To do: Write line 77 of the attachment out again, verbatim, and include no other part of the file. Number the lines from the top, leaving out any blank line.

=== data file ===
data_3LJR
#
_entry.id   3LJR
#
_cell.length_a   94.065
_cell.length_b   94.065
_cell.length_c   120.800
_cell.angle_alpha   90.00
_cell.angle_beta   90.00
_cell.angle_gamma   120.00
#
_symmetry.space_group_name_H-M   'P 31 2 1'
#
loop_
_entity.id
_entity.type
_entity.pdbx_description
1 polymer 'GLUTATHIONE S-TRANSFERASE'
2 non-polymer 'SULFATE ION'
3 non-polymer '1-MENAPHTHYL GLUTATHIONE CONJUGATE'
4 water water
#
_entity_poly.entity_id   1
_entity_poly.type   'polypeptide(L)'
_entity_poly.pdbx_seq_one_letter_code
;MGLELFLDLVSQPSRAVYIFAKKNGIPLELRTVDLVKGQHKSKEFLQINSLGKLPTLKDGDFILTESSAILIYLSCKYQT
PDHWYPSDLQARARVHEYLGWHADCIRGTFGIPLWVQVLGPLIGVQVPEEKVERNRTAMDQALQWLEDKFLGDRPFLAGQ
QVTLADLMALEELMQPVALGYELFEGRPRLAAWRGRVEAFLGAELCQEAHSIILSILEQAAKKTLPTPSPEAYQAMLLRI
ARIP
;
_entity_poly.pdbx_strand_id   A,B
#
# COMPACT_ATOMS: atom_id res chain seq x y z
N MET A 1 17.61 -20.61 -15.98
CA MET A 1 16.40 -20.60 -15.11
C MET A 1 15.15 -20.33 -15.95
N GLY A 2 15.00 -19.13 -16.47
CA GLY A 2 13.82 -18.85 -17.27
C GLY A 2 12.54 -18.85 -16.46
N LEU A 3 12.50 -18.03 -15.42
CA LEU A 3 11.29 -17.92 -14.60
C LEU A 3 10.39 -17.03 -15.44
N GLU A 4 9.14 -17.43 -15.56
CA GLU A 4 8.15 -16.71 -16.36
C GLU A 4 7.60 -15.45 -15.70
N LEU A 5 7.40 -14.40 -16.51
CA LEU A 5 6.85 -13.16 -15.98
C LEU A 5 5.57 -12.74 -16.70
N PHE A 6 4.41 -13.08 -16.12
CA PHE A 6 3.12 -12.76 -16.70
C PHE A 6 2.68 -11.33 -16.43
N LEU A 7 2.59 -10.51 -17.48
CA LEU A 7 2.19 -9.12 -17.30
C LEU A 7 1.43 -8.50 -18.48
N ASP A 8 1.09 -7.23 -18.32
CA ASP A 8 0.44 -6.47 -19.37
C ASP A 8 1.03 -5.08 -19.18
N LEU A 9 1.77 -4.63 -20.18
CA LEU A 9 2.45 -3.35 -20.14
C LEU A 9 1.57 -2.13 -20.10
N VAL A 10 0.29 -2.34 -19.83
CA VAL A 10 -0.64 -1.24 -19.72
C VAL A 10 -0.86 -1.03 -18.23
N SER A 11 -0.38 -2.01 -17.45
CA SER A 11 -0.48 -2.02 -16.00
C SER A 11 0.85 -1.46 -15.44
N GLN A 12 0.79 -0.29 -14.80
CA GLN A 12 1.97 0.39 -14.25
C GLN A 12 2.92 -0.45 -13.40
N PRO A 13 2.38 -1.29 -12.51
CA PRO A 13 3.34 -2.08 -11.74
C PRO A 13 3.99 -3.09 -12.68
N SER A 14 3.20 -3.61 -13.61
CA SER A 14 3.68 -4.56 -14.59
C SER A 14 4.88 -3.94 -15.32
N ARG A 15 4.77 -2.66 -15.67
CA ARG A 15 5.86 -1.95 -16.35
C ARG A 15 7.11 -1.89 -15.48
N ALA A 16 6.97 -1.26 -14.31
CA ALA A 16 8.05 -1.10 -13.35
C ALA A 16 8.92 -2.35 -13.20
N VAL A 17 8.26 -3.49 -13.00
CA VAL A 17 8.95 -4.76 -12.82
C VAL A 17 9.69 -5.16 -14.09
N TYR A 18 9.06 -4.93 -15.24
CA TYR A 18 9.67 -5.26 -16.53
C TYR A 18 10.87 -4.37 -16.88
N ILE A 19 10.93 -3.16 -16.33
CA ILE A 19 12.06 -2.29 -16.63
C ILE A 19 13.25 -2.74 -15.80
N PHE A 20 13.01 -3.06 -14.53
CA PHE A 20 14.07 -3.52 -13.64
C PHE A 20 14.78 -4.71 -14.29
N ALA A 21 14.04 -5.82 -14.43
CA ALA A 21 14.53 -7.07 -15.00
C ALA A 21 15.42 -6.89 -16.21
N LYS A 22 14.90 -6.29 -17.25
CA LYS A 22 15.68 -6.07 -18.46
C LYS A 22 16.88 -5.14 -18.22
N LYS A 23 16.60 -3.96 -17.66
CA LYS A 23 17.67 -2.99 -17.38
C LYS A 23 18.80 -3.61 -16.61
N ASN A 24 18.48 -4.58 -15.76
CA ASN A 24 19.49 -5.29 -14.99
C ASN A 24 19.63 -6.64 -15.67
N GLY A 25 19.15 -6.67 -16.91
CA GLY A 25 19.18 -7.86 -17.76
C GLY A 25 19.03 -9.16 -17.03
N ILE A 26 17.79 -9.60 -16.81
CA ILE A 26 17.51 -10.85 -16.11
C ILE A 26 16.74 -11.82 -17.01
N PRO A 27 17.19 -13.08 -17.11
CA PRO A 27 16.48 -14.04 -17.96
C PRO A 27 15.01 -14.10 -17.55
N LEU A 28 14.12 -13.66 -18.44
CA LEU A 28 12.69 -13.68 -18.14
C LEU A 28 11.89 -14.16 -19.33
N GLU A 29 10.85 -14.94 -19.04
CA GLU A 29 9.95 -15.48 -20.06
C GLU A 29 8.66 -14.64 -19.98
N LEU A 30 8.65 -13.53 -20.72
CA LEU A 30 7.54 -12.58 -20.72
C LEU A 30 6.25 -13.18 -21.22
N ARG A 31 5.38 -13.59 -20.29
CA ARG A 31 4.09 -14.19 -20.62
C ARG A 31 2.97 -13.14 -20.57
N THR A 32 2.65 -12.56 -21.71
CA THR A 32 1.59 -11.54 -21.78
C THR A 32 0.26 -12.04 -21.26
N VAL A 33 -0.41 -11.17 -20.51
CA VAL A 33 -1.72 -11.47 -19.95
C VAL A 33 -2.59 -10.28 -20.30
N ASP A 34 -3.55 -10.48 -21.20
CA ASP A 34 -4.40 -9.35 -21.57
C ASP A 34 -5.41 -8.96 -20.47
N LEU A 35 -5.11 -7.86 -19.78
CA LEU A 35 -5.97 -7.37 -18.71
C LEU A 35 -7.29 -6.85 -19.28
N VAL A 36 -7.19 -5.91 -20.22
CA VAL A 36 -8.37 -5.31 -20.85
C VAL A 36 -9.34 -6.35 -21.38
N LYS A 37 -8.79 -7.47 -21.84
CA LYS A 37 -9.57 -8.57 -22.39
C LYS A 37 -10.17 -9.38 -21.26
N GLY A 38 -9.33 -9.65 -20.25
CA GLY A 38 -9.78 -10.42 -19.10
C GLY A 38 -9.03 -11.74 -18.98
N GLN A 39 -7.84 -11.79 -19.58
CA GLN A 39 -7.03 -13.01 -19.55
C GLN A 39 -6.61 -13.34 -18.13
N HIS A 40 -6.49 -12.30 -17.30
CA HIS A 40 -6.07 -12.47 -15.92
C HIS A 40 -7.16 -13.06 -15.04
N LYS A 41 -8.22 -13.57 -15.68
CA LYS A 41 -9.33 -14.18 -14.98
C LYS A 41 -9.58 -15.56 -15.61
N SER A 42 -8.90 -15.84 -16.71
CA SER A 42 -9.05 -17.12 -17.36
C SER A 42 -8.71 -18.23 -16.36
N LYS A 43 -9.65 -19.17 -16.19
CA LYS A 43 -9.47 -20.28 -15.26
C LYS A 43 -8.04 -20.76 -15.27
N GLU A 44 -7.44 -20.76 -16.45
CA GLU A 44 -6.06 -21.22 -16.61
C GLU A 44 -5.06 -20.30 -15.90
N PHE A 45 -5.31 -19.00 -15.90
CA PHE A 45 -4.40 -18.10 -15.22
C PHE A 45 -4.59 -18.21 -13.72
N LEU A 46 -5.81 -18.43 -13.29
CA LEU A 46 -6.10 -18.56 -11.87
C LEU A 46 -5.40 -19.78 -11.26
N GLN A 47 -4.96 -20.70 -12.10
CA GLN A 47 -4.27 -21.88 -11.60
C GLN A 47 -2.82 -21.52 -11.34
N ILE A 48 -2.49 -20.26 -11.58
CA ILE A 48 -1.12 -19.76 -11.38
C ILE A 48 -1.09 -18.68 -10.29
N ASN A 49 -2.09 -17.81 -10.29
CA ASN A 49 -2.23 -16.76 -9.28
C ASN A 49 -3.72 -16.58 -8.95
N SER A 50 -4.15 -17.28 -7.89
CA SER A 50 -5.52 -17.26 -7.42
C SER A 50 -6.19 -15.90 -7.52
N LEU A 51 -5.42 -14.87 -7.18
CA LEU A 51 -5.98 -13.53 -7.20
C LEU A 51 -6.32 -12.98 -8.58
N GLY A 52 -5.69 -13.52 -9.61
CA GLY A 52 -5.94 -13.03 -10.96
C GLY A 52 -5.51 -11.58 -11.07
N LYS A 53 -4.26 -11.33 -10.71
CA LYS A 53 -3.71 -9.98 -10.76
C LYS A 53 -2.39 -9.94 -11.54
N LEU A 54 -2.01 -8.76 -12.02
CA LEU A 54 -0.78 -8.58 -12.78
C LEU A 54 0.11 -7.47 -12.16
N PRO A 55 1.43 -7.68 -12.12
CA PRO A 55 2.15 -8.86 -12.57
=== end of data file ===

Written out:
CA ARG A 15 5.86 -1.95 -16.35